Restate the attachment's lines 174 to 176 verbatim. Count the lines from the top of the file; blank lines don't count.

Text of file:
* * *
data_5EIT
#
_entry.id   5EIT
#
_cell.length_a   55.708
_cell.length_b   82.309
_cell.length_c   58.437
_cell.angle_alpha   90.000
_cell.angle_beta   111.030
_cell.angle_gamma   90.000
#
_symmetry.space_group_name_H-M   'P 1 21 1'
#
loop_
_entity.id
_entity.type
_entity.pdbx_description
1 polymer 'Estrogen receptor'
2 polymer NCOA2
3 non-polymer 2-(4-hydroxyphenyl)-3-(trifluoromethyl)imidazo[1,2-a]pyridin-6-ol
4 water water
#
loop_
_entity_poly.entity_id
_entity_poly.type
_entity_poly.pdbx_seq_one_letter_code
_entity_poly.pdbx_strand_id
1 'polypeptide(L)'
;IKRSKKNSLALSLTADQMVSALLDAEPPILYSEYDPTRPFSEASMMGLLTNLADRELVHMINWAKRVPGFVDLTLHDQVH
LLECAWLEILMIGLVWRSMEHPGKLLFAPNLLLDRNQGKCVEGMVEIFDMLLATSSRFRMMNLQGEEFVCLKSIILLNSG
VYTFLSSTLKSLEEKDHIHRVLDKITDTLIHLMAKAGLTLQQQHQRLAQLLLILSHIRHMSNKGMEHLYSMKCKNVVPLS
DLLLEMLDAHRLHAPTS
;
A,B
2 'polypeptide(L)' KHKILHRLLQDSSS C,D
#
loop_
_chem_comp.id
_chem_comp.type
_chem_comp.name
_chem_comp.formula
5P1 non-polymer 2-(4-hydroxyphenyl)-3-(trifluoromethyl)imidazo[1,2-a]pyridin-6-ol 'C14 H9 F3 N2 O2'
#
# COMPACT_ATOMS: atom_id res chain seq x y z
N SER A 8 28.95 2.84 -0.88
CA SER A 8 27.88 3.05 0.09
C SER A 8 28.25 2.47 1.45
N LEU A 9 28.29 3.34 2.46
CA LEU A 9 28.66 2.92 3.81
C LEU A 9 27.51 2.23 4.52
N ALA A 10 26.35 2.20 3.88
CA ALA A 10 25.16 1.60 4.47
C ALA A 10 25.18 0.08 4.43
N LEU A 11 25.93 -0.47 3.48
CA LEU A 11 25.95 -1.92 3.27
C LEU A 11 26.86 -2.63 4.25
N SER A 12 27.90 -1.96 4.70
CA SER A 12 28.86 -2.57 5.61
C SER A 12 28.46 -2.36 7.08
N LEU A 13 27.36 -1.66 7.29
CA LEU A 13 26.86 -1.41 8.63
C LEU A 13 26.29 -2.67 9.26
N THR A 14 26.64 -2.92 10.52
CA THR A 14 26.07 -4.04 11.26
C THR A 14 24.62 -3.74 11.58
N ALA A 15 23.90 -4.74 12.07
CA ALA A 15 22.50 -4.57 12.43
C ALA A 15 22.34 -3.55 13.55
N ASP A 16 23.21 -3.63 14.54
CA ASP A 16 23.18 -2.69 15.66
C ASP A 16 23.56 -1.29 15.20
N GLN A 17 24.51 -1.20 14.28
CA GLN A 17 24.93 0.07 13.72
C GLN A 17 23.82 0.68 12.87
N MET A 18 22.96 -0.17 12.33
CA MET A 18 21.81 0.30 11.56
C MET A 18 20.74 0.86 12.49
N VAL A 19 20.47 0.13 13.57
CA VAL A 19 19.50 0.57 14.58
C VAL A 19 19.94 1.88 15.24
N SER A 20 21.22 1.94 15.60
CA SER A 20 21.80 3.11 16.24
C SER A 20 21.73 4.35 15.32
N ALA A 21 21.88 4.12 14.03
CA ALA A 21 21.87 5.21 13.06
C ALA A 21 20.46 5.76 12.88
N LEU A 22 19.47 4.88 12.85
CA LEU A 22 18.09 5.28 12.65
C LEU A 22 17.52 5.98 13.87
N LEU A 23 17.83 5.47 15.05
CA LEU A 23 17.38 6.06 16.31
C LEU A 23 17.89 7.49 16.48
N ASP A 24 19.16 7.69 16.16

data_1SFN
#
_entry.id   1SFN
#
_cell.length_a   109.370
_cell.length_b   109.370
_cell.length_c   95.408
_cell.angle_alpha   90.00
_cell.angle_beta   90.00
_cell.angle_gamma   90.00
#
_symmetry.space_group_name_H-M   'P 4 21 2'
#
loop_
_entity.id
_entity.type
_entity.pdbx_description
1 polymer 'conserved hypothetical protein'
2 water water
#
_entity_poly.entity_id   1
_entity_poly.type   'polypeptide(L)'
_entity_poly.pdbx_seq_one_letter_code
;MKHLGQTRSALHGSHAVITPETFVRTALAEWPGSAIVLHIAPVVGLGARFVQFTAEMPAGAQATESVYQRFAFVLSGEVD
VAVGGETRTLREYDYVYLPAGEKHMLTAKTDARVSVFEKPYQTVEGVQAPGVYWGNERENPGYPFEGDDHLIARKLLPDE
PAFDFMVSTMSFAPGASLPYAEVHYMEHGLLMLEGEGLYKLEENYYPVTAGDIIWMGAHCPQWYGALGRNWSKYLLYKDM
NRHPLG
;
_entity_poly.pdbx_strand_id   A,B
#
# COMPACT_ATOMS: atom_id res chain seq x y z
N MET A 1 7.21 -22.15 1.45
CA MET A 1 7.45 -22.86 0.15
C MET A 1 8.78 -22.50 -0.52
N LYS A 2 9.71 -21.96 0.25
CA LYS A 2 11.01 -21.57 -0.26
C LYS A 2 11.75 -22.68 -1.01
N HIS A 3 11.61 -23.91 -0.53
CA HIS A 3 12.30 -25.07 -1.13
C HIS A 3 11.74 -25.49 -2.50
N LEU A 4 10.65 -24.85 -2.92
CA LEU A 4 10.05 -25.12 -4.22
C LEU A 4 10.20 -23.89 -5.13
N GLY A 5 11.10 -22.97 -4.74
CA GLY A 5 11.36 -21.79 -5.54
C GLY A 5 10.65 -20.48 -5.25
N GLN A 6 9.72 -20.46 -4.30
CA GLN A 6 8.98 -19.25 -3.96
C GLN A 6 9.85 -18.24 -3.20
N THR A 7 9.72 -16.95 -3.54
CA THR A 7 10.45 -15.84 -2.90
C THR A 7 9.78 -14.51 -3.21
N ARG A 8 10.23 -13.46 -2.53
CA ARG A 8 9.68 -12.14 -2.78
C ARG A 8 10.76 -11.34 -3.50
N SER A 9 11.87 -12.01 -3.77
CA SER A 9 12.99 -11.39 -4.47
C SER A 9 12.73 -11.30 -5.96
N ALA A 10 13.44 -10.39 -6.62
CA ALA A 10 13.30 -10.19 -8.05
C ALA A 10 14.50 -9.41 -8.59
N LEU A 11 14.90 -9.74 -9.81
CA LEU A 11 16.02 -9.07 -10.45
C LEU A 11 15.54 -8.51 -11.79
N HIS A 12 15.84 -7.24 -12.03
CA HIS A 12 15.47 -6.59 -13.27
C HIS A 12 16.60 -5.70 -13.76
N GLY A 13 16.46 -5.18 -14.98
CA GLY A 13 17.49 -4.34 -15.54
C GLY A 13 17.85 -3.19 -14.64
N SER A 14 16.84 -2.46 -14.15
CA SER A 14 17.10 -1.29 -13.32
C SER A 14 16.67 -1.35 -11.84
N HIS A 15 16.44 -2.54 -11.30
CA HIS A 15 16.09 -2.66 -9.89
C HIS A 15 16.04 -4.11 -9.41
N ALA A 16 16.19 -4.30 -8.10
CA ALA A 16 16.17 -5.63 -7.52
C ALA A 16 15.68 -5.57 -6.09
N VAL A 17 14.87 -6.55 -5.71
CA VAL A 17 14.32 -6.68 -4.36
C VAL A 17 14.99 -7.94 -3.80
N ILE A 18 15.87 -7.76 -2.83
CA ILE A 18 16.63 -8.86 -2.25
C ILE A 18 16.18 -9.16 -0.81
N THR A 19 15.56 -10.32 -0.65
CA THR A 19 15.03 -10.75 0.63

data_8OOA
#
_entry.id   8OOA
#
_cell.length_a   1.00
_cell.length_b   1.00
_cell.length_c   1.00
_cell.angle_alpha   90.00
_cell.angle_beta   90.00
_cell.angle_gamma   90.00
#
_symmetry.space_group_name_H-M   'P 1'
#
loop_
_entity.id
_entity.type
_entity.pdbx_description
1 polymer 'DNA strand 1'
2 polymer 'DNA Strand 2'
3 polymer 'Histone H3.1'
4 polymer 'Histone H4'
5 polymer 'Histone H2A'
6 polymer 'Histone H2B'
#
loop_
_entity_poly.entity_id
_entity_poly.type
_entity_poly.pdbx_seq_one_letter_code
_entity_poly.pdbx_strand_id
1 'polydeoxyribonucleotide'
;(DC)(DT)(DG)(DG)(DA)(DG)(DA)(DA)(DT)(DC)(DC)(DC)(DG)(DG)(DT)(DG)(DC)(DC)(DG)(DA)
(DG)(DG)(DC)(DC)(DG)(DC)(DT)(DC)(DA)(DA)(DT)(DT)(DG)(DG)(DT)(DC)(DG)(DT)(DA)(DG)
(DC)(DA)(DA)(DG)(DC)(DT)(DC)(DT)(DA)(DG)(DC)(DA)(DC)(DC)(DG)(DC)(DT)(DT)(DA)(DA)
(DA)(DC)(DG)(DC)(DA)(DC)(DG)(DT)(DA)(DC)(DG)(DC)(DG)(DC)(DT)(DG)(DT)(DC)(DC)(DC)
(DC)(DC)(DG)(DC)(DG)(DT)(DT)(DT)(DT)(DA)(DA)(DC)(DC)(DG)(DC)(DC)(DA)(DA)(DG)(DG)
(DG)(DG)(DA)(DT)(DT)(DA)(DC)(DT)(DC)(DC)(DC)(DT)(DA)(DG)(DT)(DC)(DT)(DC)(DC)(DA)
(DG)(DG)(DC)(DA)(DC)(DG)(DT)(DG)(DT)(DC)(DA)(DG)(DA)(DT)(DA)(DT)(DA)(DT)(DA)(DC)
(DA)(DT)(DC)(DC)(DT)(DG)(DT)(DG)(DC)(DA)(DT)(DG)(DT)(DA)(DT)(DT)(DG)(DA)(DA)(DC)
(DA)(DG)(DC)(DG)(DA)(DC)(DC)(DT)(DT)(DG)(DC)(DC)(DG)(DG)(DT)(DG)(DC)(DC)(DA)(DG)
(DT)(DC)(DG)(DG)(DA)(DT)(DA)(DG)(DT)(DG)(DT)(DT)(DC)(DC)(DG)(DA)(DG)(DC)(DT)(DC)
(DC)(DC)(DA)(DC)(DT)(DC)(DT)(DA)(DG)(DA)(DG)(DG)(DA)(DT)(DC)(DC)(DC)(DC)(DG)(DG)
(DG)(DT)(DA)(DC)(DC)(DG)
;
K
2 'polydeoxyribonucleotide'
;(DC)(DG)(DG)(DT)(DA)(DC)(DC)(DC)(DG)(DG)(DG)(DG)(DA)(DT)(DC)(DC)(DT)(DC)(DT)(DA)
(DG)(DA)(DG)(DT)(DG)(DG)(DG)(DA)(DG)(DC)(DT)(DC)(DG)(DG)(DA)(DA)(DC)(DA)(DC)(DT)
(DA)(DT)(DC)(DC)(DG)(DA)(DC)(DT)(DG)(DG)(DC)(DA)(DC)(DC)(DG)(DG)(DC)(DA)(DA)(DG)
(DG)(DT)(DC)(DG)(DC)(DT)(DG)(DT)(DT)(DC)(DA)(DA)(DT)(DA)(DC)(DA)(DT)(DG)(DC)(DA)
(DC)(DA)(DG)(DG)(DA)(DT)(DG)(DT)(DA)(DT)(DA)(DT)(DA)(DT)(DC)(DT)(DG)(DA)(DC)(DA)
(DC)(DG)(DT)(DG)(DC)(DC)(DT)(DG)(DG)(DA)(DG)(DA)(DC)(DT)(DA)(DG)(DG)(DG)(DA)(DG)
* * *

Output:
CA VAL A 17 14.32 -6.68 -4.36
C VAL A 17 14.99 -7.94 -3.80
N ILE A 18 15.87 -7.76 -2.83